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Government / WBAA

The city of Lafayette passes resolution declaring racism a public health crisis

Lafayette Mayor Tony Roswarski speaking before the city council Monday (WBAA News/Ben Thorp)

The City of Lafayette unanimously passed a resolution Monday night declaring racism a public health crisis.

The resolution highlights lower rates of health insurance coverage, higher poverty and infant mortality rates, and lower salaries among minority groups in Lafayette compared with whites.

Steve Smith is with the Lafayette Human Relations Commission, which drafted the resolution alongside the commissions of Tippecanoe County and West Lafayette. He said the resolution is modeled after a similar one out of Indianapolis.

“We used that as a blueprint for what we were doing to move this forward,” he said.

Tippecanoe County and West Lafayette are both expected to take up similar resolutions next month.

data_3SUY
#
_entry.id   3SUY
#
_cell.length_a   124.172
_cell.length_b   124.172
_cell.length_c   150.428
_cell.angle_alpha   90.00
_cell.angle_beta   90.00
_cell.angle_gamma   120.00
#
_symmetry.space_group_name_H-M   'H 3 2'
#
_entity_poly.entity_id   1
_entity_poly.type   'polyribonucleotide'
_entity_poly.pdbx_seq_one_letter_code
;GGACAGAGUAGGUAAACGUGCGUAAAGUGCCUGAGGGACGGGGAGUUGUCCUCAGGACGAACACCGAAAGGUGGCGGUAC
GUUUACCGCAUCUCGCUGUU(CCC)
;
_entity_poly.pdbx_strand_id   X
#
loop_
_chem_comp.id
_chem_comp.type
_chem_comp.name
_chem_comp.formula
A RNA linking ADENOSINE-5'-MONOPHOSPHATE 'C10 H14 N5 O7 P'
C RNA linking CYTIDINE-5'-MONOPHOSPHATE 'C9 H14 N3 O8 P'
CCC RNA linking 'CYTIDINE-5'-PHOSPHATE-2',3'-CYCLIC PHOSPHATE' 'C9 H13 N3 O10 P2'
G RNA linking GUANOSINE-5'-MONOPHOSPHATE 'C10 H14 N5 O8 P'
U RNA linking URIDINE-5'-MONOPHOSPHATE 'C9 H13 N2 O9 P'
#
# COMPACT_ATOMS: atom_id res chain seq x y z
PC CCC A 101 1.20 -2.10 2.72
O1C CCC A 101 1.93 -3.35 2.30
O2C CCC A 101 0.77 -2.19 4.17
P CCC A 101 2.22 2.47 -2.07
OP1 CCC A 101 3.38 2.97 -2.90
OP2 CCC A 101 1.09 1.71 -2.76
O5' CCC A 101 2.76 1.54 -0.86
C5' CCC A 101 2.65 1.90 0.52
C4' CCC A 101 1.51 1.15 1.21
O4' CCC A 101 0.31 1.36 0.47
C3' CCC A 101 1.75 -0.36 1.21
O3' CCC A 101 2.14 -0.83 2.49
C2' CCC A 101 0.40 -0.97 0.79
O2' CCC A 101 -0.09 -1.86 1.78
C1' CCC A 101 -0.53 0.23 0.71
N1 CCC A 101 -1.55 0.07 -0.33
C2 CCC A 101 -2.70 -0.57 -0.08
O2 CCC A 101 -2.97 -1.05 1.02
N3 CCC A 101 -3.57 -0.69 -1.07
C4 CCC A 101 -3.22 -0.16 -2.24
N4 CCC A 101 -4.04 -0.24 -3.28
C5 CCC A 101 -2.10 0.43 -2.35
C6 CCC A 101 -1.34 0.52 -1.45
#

Lafayette Mayor Tony Roswarski said the city has hired a racial justice coordinator and plans to address disparities.

“I can’t tell you how that’s going to end up, I know that’s what you want me to do,” he said. “I can’t tell you for sure how that’s going to happen, but what I can tell you is we’re taking steps and we’re going to do our best to make things better.”

City Council President Perry Brown, a Black man, called the acknowledgment important.

“I firmly believe that it has an effect on your health, because if you get up each and every day and face racism on a daily basis it will grind on you,” he said.

But, Brown said, it’s only the beginning of the work that needs to be done.

“Now you have to spread that acknowledgment from the Human Relations Commission to the society at large,” he said. “At some point, we have to get people to stop this. Surprise, surprise – this doesn’t originate in the Black community. The change that has to take place is in the hearts of the white community. That’s where the change has to happen.”

The resolution outlines action steps for the city to address racism, including investing in disadvantaged neighborhoods and collecting data on racial disparities in staffing, contracting, and other extensions of city government.